equalizing means associated with said compartment for, after said cartridge has been installed in said compartment and said holding force has been exerted against said cartridge, maintaining the cartridge in the compartment in a position such that said Y nozzle axis of said cartridge assumes a substantially perpendicular position relative to said carriage axis after said portion of the compartment wall has been deflected in response to the holding force being exerted against said cartridge.
2. An inkjet printer as in claim 1 wherein the front supporting surface and the rear supporting surface are not deflected equally when the holding force is exerted against the cartridge, and said equalizing means comprises skew means for providing an initial biased alignment between said compartment wall and said cartridge at a predetermined bias angle with a plane perpendicular to the carriage axis prior to any deflection of the compartment wall, such that the cartridge assumes said substantially perpendicular position relative to the carriage axis only after said portion of the compartment wall has been deflected by the holding force.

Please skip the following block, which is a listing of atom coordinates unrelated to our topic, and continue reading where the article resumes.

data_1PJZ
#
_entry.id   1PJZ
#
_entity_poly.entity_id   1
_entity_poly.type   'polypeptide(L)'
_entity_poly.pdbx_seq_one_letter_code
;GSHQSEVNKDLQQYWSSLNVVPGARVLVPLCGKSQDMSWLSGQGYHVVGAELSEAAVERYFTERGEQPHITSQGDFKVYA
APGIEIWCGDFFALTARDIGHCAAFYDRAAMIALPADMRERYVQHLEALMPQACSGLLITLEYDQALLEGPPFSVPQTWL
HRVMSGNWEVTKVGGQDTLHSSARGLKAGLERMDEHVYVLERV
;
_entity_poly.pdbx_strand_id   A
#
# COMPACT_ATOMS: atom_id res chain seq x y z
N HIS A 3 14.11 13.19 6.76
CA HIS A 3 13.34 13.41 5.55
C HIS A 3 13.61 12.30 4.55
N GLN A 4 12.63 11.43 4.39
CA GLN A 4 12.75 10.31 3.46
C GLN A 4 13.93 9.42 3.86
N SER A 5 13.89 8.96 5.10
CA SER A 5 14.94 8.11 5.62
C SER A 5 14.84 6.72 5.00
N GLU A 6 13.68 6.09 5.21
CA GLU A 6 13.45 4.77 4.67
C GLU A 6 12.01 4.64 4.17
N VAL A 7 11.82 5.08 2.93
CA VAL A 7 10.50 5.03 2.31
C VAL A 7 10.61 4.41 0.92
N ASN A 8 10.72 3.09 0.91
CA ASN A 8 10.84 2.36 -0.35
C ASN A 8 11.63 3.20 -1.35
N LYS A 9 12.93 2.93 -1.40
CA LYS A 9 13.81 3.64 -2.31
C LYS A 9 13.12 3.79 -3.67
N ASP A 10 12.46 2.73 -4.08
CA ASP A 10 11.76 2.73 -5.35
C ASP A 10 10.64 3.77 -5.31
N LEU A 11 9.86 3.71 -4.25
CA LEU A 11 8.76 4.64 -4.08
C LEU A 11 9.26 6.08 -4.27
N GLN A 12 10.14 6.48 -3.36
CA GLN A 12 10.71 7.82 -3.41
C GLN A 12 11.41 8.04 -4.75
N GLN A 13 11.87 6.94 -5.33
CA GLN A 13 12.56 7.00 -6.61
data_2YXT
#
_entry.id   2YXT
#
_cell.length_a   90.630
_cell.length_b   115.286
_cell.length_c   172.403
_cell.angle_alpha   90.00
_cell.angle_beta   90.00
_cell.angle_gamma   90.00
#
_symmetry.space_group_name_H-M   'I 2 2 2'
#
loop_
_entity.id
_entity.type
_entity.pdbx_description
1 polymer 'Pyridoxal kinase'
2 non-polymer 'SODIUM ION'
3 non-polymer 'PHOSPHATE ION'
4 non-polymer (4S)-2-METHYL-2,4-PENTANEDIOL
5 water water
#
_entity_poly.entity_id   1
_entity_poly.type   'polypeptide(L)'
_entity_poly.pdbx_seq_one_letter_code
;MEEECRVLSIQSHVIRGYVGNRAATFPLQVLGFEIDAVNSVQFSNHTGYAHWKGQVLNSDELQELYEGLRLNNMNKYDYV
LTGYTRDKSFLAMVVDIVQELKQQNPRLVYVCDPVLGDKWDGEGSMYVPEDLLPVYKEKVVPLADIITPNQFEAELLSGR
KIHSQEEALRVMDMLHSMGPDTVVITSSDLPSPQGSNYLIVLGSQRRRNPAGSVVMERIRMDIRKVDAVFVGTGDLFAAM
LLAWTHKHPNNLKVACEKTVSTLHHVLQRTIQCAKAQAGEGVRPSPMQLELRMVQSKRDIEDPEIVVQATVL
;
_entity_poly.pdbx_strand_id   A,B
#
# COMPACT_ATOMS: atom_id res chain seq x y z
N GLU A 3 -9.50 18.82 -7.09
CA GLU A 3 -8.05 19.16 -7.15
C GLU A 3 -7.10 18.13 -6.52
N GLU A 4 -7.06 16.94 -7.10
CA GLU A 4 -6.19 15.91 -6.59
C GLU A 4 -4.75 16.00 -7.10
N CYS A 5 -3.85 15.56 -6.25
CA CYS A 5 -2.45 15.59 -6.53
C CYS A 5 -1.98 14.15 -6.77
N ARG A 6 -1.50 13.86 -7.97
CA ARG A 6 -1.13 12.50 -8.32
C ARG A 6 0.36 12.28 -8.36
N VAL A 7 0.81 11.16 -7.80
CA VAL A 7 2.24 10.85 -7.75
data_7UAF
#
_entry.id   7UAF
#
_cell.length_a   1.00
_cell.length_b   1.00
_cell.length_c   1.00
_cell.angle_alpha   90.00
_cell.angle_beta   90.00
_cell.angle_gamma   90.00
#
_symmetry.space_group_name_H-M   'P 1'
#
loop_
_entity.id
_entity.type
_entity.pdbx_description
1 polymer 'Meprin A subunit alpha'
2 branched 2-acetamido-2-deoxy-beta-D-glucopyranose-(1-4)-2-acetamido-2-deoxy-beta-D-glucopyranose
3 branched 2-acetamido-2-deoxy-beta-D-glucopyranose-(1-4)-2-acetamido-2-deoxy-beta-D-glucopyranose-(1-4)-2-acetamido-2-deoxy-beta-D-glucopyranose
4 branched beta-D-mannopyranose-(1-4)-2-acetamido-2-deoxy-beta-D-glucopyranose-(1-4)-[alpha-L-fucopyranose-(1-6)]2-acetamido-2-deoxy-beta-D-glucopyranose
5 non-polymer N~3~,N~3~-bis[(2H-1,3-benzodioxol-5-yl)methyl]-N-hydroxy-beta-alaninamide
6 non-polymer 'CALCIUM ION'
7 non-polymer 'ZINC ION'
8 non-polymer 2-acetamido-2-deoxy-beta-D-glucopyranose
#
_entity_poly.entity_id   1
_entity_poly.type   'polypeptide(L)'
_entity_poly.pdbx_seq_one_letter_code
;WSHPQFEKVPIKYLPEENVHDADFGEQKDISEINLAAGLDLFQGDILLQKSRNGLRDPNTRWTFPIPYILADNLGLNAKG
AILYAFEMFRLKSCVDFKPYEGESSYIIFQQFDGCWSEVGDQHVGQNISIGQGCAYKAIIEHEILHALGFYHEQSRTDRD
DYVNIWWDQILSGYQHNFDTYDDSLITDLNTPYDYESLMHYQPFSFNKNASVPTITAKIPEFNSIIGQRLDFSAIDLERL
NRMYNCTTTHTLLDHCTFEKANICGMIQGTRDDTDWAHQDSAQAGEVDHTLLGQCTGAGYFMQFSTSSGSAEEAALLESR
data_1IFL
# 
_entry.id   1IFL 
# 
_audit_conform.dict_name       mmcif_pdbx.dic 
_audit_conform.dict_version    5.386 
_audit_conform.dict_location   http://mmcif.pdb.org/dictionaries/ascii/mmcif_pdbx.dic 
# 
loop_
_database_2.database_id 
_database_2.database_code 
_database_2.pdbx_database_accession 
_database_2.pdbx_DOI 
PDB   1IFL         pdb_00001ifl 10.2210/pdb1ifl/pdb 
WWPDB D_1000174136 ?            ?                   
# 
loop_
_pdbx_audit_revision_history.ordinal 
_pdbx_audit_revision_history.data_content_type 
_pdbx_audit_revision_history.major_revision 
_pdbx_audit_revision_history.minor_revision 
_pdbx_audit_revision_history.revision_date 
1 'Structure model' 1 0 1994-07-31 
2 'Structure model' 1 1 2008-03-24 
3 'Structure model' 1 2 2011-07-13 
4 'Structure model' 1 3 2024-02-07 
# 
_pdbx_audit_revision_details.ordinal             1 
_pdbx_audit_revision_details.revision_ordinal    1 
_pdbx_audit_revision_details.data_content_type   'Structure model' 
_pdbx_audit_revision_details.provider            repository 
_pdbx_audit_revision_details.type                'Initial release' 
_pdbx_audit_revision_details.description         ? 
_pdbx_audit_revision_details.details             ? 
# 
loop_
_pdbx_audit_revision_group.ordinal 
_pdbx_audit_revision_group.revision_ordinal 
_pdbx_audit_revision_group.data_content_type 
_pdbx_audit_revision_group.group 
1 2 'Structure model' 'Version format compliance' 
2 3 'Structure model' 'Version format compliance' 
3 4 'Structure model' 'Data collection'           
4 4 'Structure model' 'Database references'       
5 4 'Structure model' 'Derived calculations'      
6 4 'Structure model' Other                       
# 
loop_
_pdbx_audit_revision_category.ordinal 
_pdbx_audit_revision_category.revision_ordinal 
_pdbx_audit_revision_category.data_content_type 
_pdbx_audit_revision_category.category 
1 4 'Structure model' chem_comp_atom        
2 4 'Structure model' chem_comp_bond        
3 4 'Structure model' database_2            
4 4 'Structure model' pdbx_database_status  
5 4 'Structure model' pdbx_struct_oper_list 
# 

3. An inkjet printer as in claim 2 wherein said skew means provides a biased datum surface on said cartridge.
4. An inkjet printer as in claim 2 wherein said skew means provides a biased supporting surface in said compartment to support said cartridge, said biased supporting surface being at said bias angle when said cartridge is not installed in said compartment.
5. An inkjet printer as in any of claims 1, 2, 3 and 4, wherein said equalizing means comprises means for providing substantially symmetrical deflection of said compartment wall at either side of a vertical axis between the front supporting surface and the rear supporting surface, such that said cartridge remains substantially perpendicular to said carriage axis as said portion of the compartment wall is being deflected by the holding force.